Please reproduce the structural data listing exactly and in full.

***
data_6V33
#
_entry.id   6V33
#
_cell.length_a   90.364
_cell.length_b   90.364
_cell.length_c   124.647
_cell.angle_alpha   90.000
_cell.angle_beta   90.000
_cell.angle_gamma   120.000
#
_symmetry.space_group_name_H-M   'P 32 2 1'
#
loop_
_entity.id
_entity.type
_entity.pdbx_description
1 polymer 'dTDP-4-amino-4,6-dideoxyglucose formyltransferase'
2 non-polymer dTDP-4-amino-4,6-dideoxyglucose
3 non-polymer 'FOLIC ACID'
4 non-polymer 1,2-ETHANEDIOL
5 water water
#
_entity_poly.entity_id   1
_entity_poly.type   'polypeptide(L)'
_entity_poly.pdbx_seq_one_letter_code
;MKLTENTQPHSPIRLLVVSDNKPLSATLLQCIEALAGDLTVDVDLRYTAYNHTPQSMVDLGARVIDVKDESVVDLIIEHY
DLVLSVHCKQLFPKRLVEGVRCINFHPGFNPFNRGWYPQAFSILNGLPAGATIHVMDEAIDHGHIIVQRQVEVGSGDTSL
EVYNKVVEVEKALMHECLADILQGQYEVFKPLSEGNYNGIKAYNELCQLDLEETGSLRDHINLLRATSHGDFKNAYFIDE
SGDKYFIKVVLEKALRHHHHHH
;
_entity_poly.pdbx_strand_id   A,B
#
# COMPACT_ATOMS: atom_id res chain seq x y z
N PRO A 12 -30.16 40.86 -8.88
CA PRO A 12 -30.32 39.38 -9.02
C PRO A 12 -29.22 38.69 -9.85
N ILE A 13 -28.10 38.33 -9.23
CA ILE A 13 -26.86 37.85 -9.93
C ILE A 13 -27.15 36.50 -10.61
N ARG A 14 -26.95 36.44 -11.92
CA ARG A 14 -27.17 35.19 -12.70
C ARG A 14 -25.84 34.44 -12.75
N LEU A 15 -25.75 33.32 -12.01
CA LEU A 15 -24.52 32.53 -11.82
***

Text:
data_6V33
#
_entry.id   6V33
#
_cell.length_a   90.364
_cell.length_b   90.364
_cell.length_c   124.647
_cell.angle_alpha   90.000
_cell.angle_beta   90.000
_cell.angle_gamma   120.000
#
_symmetry.space_group_name_H-M   'P 32 2 1'
#
loop_
_entity.id
_entity.type
_entity.pdbx_description
1 polymer 'dTDP-4-amino-4,6-dideoxyglucose formyltransferase'
2 non-polymer dTDP-4-amino-4,6-dideoxyglucose
3 non-polymer 'FOLIC ACID'
4 non-polymer 1,2-ETHANEDIOL
5 water water
#
_entity_poly.entity_id   1
_entity_poly.type   'polypeptide(L)'
_entity_poly.pdbx_seq_one_letter_code
;MKLTENTQPHSPIRLLVVSDNKPLSATLLQCIEALAGDLTVDVDLRYTAYNHTPQSMVDLGARVIDVKDESVVDLIIEHY
DLVLSVHCKQLFPKRLVEGVRCINFHPGFNPFNRGWYPQAFSILNGLPAGATIHVMDEAIDHGHIIVQRQVEVGSGDTSL
EVYNKVVEVEKALMHECLADILQGQYEVFKPLSEGNYNGIKAYNELCQLDLEETGSLRDHINLLRATSHGDFKNAYFIDE
SGDKYFIKVVLEKALRHHHHHH
;
_entity_poly.pdbx_strand_id   A,B
#
# COMPACT_ATOMS: atom_id res chain seq x y z
N PRO A 12 -30.16 40.86 -8.88
CA PRO A 12 -30.32 39.38 -9.02
C PRO A 12 -29.22 38.69 -9.85
N ILE A 13 -28.10 38.33 -9.23
CA ILE A 13 -26.86 37.85 -9.93
C ILE A 13 -27.15 36.50 -10.61
N ARG A 14 -26.95 36.44 -11.92
CA ARG A 14 -27.17 35.19 -12.70
C ARG A 14 -25.84 34.44 -12.75
N LEU A 15 -25.75 33.32 -12.01
CA LEU A 15 -24.52 32.53 -11.82